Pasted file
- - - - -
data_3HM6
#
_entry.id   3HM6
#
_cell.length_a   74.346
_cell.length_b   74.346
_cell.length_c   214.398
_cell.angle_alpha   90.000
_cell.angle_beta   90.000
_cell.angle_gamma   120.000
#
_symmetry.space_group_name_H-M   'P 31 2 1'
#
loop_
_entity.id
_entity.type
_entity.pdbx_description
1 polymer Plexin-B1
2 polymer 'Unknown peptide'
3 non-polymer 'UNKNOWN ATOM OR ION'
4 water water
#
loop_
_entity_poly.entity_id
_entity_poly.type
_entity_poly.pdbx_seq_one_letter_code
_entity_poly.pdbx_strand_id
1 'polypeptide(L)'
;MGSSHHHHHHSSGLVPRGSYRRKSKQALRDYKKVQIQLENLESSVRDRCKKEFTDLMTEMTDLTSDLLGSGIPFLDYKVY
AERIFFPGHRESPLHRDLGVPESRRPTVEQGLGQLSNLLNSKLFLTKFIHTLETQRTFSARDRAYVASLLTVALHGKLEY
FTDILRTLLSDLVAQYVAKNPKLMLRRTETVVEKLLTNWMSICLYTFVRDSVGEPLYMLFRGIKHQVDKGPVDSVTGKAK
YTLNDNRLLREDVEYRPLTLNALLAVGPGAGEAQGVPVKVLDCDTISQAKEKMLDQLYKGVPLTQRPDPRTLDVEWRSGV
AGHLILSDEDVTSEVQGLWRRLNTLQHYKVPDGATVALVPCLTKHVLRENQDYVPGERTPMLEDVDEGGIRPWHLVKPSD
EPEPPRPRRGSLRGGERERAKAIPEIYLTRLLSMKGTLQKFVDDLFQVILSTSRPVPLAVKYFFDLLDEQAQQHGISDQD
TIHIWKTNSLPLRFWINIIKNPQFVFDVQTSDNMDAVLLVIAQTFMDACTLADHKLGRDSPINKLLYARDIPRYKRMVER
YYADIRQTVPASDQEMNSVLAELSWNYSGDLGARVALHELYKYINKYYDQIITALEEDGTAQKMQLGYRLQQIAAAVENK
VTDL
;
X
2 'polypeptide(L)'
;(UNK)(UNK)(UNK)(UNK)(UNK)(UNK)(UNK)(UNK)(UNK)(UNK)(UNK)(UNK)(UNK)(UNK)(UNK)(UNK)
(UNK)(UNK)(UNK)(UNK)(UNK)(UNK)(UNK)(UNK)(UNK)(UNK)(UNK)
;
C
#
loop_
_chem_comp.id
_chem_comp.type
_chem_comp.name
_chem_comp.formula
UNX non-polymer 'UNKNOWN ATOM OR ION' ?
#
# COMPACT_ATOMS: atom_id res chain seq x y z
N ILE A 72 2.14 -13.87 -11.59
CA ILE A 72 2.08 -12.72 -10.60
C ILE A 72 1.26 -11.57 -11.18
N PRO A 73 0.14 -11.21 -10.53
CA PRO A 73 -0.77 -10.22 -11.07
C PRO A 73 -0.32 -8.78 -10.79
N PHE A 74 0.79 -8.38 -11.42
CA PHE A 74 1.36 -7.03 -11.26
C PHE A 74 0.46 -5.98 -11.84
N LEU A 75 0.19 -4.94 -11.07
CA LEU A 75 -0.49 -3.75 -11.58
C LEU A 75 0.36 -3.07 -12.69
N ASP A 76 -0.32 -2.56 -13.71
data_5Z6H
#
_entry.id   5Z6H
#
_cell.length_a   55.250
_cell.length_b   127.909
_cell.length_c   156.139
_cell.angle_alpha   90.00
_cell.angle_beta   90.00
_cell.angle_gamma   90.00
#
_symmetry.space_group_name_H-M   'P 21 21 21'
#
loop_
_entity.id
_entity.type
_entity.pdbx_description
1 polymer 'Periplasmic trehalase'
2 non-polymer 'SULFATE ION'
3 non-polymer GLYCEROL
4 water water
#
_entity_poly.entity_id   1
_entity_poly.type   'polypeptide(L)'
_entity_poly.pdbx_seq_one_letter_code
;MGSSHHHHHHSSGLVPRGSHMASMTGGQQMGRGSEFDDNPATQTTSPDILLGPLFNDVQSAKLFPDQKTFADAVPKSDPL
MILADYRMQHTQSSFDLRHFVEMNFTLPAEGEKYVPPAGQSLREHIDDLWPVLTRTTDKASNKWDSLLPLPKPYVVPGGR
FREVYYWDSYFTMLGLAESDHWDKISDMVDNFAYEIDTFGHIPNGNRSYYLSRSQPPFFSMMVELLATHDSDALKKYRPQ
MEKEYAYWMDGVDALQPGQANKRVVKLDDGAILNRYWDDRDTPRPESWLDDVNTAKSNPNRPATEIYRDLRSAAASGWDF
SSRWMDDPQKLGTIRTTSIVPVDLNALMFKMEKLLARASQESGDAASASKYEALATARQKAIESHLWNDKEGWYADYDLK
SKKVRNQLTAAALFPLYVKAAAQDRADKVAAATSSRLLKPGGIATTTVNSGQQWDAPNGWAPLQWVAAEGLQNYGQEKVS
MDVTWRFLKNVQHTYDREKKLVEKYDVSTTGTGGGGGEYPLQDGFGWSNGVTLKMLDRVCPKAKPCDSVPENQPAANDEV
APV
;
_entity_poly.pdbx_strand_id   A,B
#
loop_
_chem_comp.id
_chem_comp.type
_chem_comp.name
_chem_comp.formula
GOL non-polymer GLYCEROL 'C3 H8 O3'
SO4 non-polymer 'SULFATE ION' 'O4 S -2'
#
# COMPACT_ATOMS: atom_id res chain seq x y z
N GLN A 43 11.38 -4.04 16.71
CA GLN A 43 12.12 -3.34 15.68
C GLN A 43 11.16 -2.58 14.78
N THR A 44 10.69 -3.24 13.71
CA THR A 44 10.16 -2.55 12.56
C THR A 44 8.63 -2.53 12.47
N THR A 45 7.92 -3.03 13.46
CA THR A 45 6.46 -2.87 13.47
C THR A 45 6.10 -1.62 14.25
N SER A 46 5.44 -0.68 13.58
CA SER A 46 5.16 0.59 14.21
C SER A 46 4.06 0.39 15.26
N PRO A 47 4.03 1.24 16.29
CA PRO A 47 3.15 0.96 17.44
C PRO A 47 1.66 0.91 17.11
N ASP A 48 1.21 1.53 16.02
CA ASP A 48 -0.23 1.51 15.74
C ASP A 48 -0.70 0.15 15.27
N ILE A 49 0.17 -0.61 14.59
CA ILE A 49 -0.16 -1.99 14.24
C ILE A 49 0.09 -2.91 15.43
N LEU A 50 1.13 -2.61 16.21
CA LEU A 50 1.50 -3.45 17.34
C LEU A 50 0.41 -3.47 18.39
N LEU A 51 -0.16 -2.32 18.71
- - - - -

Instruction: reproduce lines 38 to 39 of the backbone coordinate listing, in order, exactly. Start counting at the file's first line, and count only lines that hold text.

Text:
;
X